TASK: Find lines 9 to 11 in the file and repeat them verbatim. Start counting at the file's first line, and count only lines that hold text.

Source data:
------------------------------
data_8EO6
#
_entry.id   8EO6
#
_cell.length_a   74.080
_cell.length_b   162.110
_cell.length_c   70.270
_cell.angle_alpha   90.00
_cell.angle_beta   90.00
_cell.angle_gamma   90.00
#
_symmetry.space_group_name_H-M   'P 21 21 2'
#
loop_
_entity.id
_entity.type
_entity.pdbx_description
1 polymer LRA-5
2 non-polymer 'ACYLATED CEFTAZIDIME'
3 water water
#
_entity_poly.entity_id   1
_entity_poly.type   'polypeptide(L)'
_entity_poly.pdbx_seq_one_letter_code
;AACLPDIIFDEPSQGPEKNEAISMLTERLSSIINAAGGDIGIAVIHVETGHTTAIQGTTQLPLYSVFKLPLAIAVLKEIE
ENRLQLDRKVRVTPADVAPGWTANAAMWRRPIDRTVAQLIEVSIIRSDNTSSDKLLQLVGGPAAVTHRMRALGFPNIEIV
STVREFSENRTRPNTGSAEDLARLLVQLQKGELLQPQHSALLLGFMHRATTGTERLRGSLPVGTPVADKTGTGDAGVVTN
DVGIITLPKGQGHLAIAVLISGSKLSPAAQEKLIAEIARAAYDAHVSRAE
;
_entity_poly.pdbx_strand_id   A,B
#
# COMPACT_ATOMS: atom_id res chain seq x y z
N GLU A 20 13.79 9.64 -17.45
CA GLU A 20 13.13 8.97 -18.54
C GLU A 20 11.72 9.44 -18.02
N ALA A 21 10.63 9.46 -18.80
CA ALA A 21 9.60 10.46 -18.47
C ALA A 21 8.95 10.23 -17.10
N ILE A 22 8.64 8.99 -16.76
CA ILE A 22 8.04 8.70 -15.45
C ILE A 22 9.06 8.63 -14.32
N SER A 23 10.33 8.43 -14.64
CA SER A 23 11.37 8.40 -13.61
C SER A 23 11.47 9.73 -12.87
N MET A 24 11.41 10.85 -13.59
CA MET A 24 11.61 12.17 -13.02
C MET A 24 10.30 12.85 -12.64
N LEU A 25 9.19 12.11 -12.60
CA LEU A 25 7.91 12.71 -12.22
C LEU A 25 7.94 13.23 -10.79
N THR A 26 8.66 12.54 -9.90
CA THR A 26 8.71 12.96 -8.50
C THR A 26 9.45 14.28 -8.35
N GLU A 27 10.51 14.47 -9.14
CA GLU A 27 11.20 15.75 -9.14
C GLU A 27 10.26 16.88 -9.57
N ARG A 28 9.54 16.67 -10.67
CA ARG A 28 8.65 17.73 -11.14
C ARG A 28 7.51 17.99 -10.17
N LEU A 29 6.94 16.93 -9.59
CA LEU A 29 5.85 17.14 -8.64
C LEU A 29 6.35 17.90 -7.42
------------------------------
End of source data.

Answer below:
_cell.angle_beta   90.00
_cell.angle_gamma   90.00
#